Migrating your wireless protocol implementation onto wireless chips and modules you lock your application to the vendor’s module or chip. The perception is that implementation time and cost will be reduced because the protocol implementation is already done; however, this is often not the case in the longer term. The apparent short term benefit often turns into a medium or longer term limitation, or worse still, a near term system limitation that can endanger the entire design.

WiFi Modules
WiFi modules come in two fundamental architectures. One architecture assumes an MPU with large memory space and a Linux or Windows like operating system with the OS providing many of the features required. The second architecture choice assumes an embedded design with most functionality provided on the module. This later approach is much more suitable for MCUs due to the limitations of performance and security.

Depending on the MCU and operating system, both architectures can be used for embedded designs. The key factors which influence this choice are:

* Required performance (better with more services on the host processor)

* Available memory space (more features on the host processor take more memory)

* Operating system driver availability

If moderate performance is required then the fully embedded solution is lower risk and easier to implement.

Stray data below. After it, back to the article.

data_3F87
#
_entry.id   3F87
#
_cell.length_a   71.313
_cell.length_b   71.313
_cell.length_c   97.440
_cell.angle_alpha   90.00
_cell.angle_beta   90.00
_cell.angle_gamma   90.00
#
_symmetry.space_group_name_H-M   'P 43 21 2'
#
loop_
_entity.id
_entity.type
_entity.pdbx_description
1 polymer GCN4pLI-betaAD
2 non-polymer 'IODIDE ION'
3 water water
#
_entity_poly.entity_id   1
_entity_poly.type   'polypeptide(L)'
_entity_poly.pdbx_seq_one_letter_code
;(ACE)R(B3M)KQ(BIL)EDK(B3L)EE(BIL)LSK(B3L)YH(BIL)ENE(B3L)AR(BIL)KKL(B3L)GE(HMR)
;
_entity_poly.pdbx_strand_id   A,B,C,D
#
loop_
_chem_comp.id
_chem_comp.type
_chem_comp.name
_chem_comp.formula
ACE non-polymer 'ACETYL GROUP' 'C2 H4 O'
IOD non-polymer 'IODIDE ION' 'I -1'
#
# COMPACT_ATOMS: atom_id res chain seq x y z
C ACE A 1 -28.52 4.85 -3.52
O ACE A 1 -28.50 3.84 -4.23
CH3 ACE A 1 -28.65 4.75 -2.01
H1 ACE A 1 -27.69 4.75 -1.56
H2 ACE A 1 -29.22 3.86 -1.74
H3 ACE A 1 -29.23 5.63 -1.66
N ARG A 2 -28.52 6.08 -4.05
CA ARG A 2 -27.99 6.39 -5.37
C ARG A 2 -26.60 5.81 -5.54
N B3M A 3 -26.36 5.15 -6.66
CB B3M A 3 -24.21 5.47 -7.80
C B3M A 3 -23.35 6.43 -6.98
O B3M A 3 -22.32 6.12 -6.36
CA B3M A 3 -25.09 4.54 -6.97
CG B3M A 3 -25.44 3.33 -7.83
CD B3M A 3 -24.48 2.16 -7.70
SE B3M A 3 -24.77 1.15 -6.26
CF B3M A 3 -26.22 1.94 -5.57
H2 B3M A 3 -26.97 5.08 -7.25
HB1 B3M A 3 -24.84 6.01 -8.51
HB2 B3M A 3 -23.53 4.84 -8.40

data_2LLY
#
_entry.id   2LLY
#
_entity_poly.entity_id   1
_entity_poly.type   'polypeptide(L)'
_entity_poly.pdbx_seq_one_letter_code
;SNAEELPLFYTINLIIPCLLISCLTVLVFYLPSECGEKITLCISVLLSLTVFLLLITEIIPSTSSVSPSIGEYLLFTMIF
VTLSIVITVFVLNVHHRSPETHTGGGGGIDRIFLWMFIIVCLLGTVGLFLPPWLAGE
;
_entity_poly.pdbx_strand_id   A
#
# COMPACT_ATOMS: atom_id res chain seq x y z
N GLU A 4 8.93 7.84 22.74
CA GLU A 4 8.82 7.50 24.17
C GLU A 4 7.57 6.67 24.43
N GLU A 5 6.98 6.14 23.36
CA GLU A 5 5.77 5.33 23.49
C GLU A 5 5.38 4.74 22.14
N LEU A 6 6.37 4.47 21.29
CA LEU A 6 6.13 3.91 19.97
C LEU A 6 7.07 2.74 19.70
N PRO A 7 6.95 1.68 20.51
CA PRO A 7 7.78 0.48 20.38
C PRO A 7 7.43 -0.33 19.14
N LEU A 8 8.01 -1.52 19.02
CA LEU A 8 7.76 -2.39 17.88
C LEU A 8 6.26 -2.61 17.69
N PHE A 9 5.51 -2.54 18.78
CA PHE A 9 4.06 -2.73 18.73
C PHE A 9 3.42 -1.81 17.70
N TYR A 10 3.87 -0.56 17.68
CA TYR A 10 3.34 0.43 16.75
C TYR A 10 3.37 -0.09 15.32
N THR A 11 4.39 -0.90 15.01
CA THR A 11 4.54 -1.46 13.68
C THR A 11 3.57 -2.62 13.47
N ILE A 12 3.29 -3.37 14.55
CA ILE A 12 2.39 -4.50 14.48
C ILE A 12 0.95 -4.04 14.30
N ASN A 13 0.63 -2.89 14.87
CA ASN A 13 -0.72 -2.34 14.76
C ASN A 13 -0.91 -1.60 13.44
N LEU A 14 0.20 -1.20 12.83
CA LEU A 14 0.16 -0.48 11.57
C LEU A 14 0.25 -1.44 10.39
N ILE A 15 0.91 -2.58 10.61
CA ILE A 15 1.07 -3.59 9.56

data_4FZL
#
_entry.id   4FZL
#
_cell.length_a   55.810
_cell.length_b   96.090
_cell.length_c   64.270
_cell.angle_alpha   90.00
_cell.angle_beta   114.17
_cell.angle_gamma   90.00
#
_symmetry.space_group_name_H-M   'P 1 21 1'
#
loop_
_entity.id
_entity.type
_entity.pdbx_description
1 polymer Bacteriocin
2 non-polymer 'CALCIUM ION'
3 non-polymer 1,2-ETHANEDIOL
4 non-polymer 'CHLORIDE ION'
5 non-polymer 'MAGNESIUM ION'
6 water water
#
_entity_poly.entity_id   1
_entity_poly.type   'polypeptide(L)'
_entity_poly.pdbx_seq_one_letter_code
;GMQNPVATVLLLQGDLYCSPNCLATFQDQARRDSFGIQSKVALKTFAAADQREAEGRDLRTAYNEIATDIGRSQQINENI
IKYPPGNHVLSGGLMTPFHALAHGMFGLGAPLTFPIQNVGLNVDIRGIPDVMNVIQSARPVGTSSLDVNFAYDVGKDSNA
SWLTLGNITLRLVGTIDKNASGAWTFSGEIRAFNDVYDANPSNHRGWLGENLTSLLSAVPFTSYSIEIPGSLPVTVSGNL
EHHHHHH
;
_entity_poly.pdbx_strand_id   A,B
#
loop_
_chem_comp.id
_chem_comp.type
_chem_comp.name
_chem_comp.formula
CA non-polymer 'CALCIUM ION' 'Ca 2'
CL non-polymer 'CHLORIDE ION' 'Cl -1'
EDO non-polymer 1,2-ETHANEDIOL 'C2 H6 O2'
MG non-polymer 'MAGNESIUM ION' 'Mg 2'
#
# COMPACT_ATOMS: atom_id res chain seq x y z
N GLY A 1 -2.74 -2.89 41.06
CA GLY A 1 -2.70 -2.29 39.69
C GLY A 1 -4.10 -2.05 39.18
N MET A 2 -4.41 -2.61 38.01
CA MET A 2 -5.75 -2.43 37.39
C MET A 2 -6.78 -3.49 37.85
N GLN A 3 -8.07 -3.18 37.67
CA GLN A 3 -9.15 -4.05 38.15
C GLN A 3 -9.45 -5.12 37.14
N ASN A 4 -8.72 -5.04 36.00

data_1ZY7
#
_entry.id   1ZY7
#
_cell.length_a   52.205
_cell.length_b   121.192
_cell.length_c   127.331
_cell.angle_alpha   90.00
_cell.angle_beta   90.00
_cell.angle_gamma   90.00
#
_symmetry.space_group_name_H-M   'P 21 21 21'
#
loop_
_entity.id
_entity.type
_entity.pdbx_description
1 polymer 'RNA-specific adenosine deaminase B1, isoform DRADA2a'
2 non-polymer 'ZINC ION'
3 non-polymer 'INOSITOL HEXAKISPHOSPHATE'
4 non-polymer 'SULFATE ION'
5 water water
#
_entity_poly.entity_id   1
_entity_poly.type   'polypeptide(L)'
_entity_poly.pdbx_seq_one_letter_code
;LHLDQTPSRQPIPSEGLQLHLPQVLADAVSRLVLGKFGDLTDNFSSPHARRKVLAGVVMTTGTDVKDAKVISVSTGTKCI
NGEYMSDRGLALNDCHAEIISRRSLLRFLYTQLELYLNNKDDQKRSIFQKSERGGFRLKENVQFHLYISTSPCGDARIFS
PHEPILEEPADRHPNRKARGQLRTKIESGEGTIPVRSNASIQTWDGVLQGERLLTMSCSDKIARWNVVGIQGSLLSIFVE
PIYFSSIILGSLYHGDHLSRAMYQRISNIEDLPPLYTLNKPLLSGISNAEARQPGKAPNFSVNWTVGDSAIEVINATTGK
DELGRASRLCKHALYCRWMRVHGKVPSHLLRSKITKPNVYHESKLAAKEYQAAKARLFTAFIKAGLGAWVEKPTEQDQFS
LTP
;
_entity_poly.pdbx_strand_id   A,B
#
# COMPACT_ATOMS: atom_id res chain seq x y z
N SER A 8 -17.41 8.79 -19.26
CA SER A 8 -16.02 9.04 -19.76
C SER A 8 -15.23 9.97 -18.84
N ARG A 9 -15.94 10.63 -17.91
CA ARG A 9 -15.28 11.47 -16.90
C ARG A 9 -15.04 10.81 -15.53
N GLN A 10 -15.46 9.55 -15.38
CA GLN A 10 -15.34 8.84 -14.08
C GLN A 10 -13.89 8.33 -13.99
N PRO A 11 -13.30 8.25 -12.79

WiFi modules often have an on board TCP/UDP stack and may include other higher level application protocols. This may or may not be useful depending on the required features and the implementation of the remainder of the system.

By using these on board protocols the design of the system is less flexible. Requirements for routing are a good example of the limitations of on board TCP/UDP capabilities. It also requires a special driver to provide access to the functions which is module specific and therefore requires extra integration.

Higher performance WiFi modules do not include the protocol stack on the module. These modules have support for lower level WiFi functions and provide an interface to integrate a new network driver into an existing TCP/UDP/IP stack on the host MCU or MPU.

The major additional requirement on the MCU or MPU is an 802.1X supplicant along with some additional configuration routines. This approach offers the best flexibility and integration with the cost of some extra Flash space. Performance and features are far superior to embedded modules.

Bluetooth modules
If your requirement is for a serial profile then the protocol support for a Bluetooth or Bluetooth LE module may be sufficient. One of the significant limitations of Bluetooth modules is the lack of on board profiles. If you are outside the very basic profiles you need to use the HCI interface and add an external Bluetooth stack.

For the on board profiles, interfaces may be less than optimal. They have the same integration issues that WiFi modules have. Vendors offer interface software but this still must be integrated into the MCU and/or MPU environment to provide an integrated environment.